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About David Grünwald

David Grünwald, Ph.D., is an Assistant Professor in the Department of Biochemistry and Molecular Pharmacology & the RNA Therapeutics Institute (RTI) at the University of Massachusetts Medical School.

My biological research interests lie in the function of the cell nucleus and its communication with the cytoplasm of the cell. The interplay of nuclear structure with RNA and other nuclear products such as ribosomes, nuclear speckles or nucleoli is largely unknown today. However, several disease and viral latency are directly linked to nuclear structure and nucleocytoplasmic transport.

Walking a career path integrated between biomedical sciences, physical chemistry, physics and engineering, my ambition is to essentially reproduce the biochemical and physical reactions elucidated in the test tube directly in the cell. To do so I am pushing the envelope of fluorescent microscopy and labeling of cellular molecules. Single molecule live cell real time quantitative microscopy (SMRT) visualizes what, where, when and how fast a process is happening inside the cell. SMRT microscopy can be pushed to reproducibly detect weak fluorescent signals within a cell with sub-diffraction limited precision at high temporal acquisition frequencies. The images provided by SMRT microscopy contain ample information on the reaction kinetics, temporal dynamics and spatial location of molecular interactions that can be quantitatively measured.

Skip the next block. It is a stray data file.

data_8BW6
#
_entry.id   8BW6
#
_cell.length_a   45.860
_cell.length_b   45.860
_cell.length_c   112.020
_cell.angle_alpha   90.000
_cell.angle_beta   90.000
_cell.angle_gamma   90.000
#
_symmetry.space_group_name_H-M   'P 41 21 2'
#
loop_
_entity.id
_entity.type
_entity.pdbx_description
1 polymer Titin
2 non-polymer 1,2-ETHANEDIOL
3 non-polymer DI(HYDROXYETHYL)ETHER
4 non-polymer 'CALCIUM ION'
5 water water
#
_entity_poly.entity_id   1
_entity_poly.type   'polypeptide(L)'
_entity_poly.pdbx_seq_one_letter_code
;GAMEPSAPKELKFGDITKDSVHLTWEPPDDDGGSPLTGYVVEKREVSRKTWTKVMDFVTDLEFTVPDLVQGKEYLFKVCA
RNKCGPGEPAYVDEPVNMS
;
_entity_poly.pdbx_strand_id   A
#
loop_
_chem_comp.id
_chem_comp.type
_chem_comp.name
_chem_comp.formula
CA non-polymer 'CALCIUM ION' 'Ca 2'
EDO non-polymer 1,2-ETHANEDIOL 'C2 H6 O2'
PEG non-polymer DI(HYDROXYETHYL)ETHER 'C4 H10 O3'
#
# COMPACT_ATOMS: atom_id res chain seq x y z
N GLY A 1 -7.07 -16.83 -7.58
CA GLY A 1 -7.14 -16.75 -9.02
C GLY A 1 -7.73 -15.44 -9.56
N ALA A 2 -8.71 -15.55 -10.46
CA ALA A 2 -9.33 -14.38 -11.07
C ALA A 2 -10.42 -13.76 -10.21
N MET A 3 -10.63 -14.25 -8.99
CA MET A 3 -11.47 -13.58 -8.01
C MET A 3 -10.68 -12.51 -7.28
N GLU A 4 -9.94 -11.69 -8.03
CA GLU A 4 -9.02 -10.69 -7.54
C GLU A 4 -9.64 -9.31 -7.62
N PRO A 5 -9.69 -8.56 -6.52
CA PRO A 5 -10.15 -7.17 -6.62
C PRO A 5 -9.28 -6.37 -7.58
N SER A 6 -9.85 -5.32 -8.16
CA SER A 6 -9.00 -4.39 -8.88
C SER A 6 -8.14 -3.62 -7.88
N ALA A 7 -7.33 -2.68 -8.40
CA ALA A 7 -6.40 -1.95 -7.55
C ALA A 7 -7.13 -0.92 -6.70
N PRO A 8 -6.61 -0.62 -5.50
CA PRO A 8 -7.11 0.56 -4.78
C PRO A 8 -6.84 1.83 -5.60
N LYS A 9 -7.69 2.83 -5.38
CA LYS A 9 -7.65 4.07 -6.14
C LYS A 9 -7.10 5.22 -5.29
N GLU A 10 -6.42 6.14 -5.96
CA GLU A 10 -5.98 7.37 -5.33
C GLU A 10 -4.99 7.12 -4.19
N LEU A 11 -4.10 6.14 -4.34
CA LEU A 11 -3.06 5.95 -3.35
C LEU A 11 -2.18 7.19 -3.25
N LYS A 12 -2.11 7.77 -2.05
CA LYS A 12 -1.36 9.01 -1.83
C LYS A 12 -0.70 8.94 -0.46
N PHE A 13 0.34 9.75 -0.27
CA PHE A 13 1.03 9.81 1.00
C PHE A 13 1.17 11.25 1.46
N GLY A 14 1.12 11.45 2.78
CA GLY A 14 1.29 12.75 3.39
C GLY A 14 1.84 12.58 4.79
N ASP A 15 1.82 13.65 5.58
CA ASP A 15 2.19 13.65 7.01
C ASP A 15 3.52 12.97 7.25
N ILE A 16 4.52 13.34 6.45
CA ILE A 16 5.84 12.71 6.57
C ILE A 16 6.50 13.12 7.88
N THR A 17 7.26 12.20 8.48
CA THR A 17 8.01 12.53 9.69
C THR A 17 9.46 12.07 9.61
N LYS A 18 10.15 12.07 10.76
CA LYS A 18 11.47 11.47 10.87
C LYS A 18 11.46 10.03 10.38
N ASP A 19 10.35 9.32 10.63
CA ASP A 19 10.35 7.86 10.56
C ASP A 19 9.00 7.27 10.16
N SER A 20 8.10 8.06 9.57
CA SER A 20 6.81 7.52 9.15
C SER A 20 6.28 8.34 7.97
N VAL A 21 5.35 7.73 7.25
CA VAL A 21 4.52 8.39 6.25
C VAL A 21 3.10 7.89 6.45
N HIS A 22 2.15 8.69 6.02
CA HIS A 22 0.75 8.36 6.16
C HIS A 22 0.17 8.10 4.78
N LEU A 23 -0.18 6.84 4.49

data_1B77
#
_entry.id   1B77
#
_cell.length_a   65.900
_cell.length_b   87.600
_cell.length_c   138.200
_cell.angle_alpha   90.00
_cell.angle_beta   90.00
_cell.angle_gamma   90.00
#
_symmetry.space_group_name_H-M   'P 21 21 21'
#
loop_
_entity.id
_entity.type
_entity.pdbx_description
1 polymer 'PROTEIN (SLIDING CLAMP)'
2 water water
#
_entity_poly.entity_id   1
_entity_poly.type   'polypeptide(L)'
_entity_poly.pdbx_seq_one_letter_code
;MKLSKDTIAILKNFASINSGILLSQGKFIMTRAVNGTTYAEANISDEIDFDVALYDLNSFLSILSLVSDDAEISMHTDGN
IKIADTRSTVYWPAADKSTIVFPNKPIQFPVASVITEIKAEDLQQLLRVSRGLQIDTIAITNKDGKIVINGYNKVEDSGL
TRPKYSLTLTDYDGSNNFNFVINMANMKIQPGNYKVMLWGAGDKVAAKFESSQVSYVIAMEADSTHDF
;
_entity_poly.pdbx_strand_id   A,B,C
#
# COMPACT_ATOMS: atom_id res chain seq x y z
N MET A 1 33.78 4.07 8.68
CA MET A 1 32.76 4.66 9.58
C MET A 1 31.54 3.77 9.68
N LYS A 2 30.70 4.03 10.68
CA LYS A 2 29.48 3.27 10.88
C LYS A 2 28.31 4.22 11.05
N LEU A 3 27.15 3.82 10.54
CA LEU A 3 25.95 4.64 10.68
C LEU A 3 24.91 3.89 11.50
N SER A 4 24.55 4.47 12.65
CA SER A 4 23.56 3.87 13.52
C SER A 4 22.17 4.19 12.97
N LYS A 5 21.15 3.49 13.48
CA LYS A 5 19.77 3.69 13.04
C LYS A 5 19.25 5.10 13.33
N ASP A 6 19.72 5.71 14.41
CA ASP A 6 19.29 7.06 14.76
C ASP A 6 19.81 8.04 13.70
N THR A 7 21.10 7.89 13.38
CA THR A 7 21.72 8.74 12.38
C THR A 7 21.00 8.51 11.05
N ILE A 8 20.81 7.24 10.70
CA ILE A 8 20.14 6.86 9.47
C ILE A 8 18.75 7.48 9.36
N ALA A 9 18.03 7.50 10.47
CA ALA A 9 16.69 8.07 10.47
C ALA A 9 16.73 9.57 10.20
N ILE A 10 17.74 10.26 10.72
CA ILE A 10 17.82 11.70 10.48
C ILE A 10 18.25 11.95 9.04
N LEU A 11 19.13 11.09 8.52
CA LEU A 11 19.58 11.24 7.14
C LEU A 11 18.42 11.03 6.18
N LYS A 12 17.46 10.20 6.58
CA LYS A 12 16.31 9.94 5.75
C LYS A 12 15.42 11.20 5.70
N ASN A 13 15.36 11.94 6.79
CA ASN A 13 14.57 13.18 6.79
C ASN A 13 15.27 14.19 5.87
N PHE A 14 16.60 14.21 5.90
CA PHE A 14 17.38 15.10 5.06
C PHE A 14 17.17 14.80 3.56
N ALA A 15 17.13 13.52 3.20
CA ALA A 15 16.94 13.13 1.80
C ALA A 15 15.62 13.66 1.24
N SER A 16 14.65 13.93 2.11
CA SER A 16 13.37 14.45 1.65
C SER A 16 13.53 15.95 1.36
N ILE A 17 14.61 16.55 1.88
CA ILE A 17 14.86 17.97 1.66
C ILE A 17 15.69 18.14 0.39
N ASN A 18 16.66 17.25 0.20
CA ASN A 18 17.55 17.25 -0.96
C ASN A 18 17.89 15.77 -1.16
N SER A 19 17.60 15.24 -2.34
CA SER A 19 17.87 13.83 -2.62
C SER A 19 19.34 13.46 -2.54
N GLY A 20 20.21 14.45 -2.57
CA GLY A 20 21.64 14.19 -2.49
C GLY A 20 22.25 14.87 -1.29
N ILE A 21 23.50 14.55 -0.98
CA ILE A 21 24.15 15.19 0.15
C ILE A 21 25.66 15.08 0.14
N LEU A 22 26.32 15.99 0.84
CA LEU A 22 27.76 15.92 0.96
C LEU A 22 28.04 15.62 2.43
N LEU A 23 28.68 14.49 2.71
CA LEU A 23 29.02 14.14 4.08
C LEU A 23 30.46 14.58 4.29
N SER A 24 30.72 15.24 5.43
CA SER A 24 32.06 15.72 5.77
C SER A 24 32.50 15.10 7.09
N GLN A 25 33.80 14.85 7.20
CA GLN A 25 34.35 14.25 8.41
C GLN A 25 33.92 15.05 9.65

In the past, using an early version of SMRT microscopy, we showed for the first time, the dynamics of mRNA transport through the nuclear pore providing the temporal and spatial binding profile of a mRNA during passage, a formerly inaccessible perspective on this fundamental process. We are now developing simultaneous 3D SMRT microscopy and related image analysis tools to eliminate a major barrier, i.e. the spatial inhomogeneity of nuclear structure, to access complex, transient molecular interactions in the cell.


Present Assistant Professor, RNA Therapeutics Institute (RTI), University of Massachusetts Medical School Department of Biochemistry and Molecular Pharmacology

Curriculum Vitae

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Honors and Awards

  • DFG Travel Award (German Research Foundation) (2008)
  • German Scholars Organization (GSO) Travel Award (2007)
  • Distinguished AECOM Travel Award (2007)
  • Poster Prize from the German Society for Cell Biology (2006)

Contact Information

UMass Medical School
Department of Biochemistry and Molecular Pharmacology
RNA Therapeutics Institute
373 Plantation Street
Worcester, MA, 01605 USA


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